Register

Australia urged to consider permitting nicotine e-liquids

Written by || 29th November 2016 || Regulatory briefing |

sydney-harbour-duncan-hull-900x540Next year could mark a breakthrough for the Australian e-cigarette market, with the regulator due to review a proposal that e-cigarettes could be allowed subject to a maximum nicotine concentration.

As the latest ECigIntelligence regulatory report makes clear, at present all nicotine-containing products for therapeutic use must be approved as “registered” medicines in the Australian Register of Therapeutic Goods before they can be marketed. To date, no such approval has been granted.

But a new proposal put to the Therapeutic Goods Administration (TGA) by the New Nicotine Alliance Australia (NNAA), an independent consumer association, seeks to make nicotine e-liquids legal from mid-2017 provided they do not exceed a maximum nicotine concentration.

Though each state and territory sets its own regulations, e-cig products containing nicotine are effectively prohibited across Australia, as nicotine is classed as a poison. The NNAA application suggests an exemption to this law for nicotine concentrations of 3.6% or less for e-cig systems.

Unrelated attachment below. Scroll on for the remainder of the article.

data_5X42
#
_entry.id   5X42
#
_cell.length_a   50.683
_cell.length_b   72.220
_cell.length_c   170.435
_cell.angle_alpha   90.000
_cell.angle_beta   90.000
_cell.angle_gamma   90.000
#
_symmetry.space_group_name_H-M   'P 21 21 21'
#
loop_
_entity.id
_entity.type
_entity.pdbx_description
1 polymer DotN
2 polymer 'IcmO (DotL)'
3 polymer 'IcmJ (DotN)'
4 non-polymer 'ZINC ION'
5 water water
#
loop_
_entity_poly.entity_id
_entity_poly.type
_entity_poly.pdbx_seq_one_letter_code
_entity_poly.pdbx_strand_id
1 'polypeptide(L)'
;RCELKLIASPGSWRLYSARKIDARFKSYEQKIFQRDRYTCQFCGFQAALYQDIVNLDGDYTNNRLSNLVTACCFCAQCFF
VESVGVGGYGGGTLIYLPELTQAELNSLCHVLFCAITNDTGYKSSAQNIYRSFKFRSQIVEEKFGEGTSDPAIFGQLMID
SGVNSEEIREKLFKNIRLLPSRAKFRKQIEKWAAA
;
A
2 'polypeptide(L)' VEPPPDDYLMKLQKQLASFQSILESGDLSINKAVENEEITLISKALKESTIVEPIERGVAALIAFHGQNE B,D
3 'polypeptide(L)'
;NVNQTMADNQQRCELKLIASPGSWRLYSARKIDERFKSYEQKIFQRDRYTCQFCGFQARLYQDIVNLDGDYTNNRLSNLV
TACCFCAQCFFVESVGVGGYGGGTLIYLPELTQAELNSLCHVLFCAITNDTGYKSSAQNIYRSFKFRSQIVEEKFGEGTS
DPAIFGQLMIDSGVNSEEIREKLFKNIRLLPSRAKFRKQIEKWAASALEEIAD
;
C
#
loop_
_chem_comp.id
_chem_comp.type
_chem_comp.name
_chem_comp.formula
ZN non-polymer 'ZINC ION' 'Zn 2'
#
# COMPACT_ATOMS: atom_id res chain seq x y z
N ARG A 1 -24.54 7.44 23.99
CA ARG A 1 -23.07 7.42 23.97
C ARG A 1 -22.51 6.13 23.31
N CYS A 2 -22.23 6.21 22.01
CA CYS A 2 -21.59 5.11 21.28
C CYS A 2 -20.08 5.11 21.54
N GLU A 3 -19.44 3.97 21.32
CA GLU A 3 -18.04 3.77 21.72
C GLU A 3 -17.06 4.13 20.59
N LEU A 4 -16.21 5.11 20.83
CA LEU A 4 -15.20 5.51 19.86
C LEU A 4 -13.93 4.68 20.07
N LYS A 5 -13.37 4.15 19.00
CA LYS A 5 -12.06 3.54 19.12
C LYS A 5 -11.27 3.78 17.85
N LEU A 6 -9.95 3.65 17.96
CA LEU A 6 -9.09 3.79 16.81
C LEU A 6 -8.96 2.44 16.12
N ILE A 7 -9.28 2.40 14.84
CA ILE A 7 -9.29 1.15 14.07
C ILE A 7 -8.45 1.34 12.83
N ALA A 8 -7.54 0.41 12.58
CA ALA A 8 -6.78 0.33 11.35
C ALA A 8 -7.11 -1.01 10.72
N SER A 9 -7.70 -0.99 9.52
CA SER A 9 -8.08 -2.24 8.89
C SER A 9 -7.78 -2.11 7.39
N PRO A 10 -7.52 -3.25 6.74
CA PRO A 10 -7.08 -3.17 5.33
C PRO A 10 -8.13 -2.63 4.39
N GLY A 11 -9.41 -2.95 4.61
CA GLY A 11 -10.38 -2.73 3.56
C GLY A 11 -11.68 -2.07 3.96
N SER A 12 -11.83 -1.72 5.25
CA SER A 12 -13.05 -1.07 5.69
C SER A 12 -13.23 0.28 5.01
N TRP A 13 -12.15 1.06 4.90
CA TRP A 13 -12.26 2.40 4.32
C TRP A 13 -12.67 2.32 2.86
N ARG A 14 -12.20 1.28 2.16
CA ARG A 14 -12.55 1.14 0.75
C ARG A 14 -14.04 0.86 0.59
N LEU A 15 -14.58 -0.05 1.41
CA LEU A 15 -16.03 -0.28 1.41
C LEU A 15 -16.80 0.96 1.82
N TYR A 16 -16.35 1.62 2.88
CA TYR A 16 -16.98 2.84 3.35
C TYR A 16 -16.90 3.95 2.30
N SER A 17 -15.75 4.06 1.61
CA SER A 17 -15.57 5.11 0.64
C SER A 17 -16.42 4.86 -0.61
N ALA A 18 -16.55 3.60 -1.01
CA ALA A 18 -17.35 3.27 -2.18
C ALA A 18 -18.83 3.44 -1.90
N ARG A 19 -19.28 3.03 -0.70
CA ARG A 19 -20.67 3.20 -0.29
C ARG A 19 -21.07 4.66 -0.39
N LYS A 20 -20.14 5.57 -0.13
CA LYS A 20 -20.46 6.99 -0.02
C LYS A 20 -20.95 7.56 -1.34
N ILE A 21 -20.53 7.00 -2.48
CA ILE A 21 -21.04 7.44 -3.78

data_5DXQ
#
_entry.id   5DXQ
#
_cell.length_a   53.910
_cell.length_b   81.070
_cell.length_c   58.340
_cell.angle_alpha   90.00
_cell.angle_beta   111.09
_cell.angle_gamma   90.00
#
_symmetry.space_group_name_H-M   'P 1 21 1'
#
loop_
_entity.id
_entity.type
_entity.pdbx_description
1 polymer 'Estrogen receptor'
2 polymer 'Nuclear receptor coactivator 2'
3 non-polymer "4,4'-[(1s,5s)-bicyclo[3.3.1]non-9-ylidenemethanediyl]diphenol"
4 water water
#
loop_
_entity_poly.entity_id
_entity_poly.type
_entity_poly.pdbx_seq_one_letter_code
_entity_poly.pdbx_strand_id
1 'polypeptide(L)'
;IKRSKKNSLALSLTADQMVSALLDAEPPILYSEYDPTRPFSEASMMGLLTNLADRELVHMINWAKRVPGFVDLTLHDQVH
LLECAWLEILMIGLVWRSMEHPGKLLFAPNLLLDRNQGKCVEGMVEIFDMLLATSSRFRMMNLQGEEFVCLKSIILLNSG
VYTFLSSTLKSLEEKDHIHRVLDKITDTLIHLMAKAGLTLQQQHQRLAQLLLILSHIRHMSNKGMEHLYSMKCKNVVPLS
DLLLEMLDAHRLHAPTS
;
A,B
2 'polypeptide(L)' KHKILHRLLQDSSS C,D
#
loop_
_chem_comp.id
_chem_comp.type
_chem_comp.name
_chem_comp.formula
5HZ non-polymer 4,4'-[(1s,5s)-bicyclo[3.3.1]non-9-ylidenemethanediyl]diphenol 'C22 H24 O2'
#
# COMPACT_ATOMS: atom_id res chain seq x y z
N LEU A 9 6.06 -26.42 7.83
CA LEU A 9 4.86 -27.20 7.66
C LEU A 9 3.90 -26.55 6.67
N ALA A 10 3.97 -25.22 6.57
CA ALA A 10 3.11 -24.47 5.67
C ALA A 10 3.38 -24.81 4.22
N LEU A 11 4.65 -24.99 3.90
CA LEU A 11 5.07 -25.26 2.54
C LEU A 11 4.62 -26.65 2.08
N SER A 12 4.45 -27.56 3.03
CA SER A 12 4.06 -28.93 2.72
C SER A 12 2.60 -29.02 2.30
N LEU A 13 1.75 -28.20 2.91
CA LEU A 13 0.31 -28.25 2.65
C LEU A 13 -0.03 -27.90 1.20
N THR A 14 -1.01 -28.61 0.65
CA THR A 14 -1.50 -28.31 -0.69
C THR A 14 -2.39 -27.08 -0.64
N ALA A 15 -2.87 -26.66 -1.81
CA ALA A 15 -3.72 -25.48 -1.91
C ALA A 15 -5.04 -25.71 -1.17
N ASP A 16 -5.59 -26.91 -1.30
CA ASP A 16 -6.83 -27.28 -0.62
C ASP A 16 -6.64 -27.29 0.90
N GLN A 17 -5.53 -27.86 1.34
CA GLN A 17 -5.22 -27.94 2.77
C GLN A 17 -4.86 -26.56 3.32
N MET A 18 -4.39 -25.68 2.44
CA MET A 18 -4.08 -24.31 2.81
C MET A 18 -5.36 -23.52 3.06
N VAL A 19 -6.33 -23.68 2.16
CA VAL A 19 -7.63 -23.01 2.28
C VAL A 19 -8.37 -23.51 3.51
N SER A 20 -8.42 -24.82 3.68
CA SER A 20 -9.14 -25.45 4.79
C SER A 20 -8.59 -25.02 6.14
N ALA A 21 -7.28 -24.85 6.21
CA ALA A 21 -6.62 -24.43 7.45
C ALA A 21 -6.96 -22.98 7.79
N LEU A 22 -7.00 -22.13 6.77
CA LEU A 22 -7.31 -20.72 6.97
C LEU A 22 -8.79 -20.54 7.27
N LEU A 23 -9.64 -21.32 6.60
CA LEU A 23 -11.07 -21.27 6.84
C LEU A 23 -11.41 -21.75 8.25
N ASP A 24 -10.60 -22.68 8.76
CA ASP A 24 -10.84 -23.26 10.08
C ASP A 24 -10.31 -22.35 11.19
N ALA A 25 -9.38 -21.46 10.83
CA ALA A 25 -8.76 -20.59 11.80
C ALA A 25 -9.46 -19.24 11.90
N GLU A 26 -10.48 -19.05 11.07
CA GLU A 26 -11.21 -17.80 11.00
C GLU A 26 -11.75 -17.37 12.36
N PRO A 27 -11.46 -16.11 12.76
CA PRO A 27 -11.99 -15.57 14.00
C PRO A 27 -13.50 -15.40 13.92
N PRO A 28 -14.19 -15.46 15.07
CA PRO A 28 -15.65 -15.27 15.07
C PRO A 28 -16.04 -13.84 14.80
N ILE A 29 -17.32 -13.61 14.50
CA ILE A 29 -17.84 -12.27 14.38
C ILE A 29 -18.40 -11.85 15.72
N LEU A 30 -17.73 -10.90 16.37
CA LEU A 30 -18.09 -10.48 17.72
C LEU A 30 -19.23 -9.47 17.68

A decision is expected by March 2017 and possible implementation by June 2017.

This would be a highly important step in the development of an Australian market, enabling manufacturers to sell nicotine vapour products and freeing users from the need to import goods for personal use via the Internet.

 

Calls for legalisation

 

The NNAA says e-cigarettes “have the potential to save the lives of hundreds of thousands of Australian smokers by providing a safe alternative to tobacco smoking”.

Medical experts too are pushing for the legalisation of vaping products. Michael Keane, anaesthetist and associate professor at Swinburne University in Melbourne, told local radio it was time for Australia to legalise e-cigs and agreed that “smokers should be encouraged to use them, in an attempt to get off cigarettes”.

On the other hand, a study published last August called for further e-cig legislation in Australia – including bans on advertising. The paper found that viewers of e-cig advertising were roughly twice as inclined to try either e-cigs or conventional cigarettes.

 

What This Means: Currently Australian vapers can only use e-cigs containing nicotine if they import them in limited quantities and only for personal use (for example as an aid to quitting smoking). The decision of the TGA next year can be a very important step further to legalise vaping products with nicotine. But nothing is decided yet.

– David Palacios ECigIntelligence staff

Photo: Duncan Hull